Workers unite Featured

12:00pm EDT August 26, 2003
Change is hard enough for those making the decisions, but it's often even harder on those who have to live with the changes.

This is especially true in manufacturing, where the line between management and labor is very distinct. And even in these economic times, many employees don't completely understand the need for process change.

That's what Ron Bercaw, director of operations at Keithley Instruments, tried to combat after the company's management decided it was time to revamp its traditional manufacturing process toward lean.

"We are trying to be a growth business, trying to compete ... but for 56 years, we've done the same thing," says Bercaw.

Bercaw knew that a fundamental part of the lean process was contingent on employee input and buy-in, but he was also aware it wasn't going to be easy.

"At first they don't really believe you," Bercaw says about introducing lean principles and training. "They see the plant as successful, and they didn't necessarily see the reasons to change."

Bercaw says the first step in selling the idea of change is to do it from the top down and do it as early in the process as possible.

"You need a tremendous degree of trust," he says. "You need to address what it is going to be like and that it is going to be exceptionally painful."

To move from traditional to lean, the company went through process mapping and looked at what work was needed to transform the organizational structure.

"We divided up the employees and put in a new cell manager, and then we held a draft. You literally draft the employees," says Bercaw.

Once the cells were staffed, there was a significant amount of unlearning that had to happen, and some employees needed to be taught basic communication skills.

"It is very common in traditional management to assess blame and for employees to dodge blame. Some cells develop an esprit de corps, but for others it may take longer. Sometimes you even have to change managers," says Bercaw.

Besides the 20 to 40 hours of formal training employees went through, there are informal settings designed to elicit employee feedback and critique.

"The most effective was the employee roundtable," says Bercaw of the hour-and-a-half meeting he had with employees.

But he stresses that the process is an ongoing one.

His one regret is not involving individual employees in the benchmarking process so they could see how it works in other manufacturing facilities.

"I think what you have to do is keep pulling them in, different employees, and you ask them in different ways and come at it in different directions," he says.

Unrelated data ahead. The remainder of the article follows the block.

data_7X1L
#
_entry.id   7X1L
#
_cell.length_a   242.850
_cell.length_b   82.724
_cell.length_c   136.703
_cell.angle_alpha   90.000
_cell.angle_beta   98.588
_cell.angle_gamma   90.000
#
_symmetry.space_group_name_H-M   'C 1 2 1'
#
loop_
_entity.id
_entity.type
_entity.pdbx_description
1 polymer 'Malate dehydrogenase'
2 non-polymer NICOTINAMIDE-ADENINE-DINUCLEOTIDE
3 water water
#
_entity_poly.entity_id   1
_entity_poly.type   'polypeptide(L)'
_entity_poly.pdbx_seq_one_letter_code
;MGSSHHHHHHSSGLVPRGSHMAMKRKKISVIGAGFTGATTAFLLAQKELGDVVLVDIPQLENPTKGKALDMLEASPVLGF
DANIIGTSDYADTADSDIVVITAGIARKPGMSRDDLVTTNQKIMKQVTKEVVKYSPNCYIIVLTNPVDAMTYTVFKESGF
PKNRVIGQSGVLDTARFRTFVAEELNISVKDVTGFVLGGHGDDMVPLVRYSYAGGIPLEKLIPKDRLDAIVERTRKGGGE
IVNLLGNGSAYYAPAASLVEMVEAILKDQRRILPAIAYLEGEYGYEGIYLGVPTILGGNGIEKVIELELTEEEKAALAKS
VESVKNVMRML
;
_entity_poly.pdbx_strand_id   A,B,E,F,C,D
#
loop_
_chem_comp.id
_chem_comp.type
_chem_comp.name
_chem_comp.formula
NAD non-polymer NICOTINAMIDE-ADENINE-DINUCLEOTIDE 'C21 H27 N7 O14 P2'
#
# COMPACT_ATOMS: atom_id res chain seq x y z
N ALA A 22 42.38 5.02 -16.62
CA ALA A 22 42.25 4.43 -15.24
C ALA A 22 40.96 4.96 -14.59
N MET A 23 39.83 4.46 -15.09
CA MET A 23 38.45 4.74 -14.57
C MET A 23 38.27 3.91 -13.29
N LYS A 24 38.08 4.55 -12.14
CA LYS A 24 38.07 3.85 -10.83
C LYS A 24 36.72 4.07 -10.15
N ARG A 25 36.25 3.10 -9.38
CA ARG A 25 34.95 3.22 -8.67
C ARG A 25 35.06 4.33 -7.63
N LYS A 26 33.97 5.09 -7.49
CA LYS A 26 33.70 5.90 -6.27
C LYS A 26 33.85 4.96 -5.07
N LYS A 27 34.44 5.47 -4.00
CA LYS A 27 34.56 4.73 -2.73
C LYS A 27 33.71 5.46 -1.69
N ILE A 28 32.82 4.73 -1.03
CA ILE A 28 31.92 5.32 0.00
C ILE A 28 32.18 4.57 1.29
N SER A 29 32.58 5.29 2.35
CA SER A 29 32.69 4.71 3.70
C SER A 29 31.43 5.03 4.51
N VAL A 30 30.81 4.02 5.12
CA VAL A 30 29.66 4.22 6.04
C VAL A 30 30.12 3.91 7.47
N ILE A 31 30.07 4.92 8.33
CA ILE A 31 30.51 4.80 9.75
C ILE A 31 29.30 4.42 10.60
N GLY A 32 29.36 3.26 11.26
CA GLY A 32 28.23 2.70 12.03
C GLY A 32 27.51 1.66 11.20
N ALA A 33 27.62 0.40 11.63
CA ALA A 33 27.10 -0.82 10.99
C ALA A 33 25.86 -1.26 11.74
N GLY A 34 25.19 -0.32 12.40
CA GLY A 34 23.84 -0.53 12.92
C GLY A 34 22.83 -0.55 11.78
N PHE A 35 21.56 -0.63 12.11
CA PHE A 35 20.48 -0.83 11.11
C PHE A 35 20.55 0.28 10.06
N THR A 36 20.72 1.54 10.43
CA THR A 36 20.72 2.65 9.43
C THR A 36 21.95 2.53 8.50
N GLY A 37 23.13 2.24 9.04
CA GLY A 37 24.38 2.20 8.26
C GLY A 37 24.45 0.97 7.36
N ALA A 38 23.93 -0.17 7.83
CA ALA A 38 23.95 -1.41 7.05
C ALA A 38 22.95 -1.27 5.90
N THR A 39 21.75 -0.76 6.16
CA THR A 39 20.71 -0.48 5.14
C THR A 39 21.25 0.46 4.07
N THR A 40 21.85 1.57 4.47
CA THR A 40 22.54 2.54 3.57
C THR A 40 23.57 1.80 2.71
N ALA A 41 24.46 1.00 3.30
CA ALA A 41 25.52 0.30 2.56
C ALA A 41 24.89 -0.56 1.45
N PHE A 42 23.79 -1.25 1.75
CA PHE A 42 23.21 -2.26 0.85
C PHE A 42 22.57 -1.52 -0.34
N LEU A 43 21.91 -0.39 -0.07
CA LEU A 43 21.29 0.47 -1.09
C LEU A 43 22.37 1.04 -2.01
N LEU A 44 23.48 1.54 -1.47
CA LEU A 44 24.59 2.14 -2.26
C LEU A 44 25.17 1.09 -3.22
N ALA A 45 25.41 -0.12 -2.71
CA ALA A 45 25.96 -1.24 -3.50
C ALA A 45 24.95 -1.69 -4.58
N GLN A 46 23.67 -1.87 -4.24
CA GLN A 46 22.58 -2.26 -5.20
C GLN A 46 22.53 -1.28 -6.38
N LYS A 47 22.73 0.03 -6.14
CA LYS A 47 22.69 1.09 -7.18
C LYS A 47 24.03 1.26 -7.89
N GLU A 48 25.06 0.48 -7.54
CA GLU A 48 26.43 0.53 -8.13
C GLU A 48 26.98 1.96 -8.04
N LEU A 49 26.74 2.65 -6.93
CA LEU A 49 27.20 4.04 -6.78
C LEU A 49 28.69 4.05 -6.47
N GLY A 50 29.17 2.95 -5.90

Bercaw admits that even with open communication, there are times when the cells have to be re-evaluated and employees moved around. On average, in lean implementation, there is a 5 percent to 15 percent employee attrition rate.

The process never ends.

Says Bercaw, "We dedicate at least one staff meeting once a month to things like, 'How do we improve morale and balance the other needs of the business?'"

Morale and overall labor relations need to be monitored at all times, because with change comes some level of fear.

"You need to be honest and work through the labor relations issues," Bercaw says. "You want you employees on your side, and you want to evolve the HR part and the lean part at the same time." How to reach: Keithley Instruments, (440) 248-0400

Leaning toward lean

According to a survey by Stiles Associates, conducted at the EASTEC Advanced Productivity Expo, more manufacturers are showing an interest in lean design.

Eighty-three percent of respondents were familiar with lean manufacturing, and more than half of those responding were in some stage of developing a lean culture in their company. Fifteen percent have fully integrated lean and 41 percent have begun the process.

The top reasons for implementing lean:

* 28 percent of respondents cited cost savings

* 23 percent cited productivity improvements

* 12 percent said competitive pressures

Greatest benefits realized:

* 16 percent cited customer responsiveness

* 10 percent said increased speed to market

* 9 percent spoke to a reduced product development cycle

Greatest obstacles to going lean:

* 27 percent cited resistance to change

* 21 percent blame problems on ineffectual leadership or a lack of lean leaders

Respondents also identified other industries and sectors that could benefit from lean principles.

* 62 percent think high technology could benefit from lean implementation

* 59 percent said health care

* 58 percent said automotive

* 57 percent said consumer products

* 49 percent said telecommunications

* 44 percent said banking